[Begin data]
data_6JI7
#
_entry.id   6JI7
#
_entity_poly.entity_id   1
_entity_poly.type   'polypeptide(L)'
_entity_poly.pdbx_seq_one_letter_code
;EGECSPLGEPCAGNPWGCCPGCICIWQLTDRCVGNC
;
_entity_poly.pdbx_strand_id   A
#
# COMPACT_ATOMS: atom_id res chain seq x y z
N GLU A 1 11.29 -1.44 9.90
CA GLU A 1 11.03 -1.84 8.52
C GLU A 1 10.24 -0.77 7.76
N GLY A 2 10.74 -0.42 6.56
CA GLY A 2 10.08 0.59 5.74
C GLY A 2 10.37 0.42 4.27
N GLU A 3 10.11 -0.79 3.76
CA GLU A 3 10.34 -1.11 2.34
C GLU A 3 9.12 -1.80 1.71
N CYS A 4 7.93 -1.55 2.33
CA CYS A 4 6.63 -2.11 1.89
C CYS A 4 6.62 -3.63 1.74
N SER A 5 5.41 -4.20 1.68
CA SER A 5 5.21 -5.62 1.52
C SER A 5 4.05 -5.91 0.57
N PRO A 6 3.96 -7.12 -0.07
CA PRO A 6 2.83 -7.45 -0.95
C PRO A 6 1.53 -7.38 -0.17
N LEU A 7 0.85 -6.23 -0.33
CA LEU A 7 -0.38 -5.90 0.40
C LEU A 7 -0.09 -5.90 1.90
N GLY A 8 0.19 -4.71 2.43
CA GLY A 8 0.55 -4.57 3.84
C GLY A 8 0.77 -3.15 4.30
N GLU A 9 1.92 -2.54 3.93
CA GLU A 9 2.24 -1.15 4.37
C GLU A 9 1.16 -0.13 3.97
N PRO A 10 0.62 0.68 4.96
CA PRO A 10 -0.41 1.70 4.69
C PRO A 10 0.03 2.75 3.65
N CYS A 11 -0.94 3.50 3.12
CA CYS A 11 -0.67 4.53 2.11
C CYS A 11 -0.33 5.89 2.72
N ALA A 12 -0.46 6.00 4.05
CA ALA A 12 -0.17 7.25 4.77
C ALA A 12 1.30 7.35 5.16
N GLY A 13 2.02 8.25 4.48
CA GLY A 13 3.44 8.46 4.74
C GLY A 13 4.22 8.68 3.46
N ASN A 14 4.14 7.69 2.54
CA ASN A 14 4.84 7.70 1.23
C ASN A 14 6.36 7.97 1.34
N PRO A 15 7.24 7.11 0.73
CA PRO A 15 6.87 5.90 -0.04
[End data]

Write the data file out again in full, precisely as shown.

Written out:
data_6JI7
#
_entry.id   6JI7
#
_entity_poly.entity_id   1
_entity_poly.type   'polypeptide(L)'
_entity_poly.pdbx_seq_one_letter_code
;EGECSPLGEPCAGNPWGCCPGCICIWQLTDRCVGNC
;
_entity_poly.pdbx_strand_id   A
#
# COMPACT_ATOMS: atom_id res chain seq x y z
N GLU A 1 11.29 -1.44 9.90
CA GLU A 1 11.03 -1.84 8.52
C GLU A 1 10.24 -0.77 7.76
N GLY A 2 10.74 -0.42 6.56
CA GLY A 2 10.08 0.59 5.74
C GLY A 2 10.37 0.42 4.27
N GLU A 3 10.11 -0.79 3.76
CA GLU A 3 10.34 -1.11 2.34
C GLU A 3 9.12 -1.80 1.71
N CYS A 4 7.93 -1.55 2.33
CA CYS A 4 6.63 -2.11 1.89
C CYS A 4 6.62 -3.63 1.74
N SER A 5 5.41 -4.20 1.68
CA SER A 5 5.21 -5.62 1.52
C SER A 5 4.05 -5.91 0.57
N PRO A 6 3.96 -7.12 -0.07
CA PRO A 6 2.83 -7.45 -0.95
C PRO A 6 1.53 -7.38 -0.17
N LEU A 7 0.85 -6.23 -0.33
CA LEU A 7 -0.38 -5.90 0.40
C LEU A 7 -0.09 -5.90 1.90
N GLY A 8 0.19 -4.71 2.43
CA GLY A 8 0.55 -4.57 3.84
C GLY A 8 0.77 -3.15 4.30
N GLU A 9 1.92 -2.54 3.93
CA GLU A 9 2.24 -1.15 4.37
C GLU A 9 1.16 -0.13 3.97
N PRO A 10 0.62 0.68 4.96
CA PRO A 10 -0.41 1.70 4.69
C PRO A 10 0.03 2.75 3.65
N CYS A 11 -0.94 3.50 3.12
CA CYS A 11 -0.67 4.53 2.11
C CYS A 11 -0.33 5.89 2.72
N ALA A 12 -0.46 6.00 4.05
CA ALA A 12 -0.17 7.25 4.77
C ALA A 12 1.30 7.35 5.16
N GLY A 13 2.02 8.25 4.48
CA GLY A 13 3.44 8.46 4.74
C GLY A 13 4.22 8.68 3.46
N ASN A 14 4.14 7.69 2.54
CA ASN A 14 4.84 7.70 1.23
C ASN A 14 6.36 7.97 1.34
N PRO A 15 7.24 7.11 0.73
CA PRO A 15 6.87 5.90 -0.04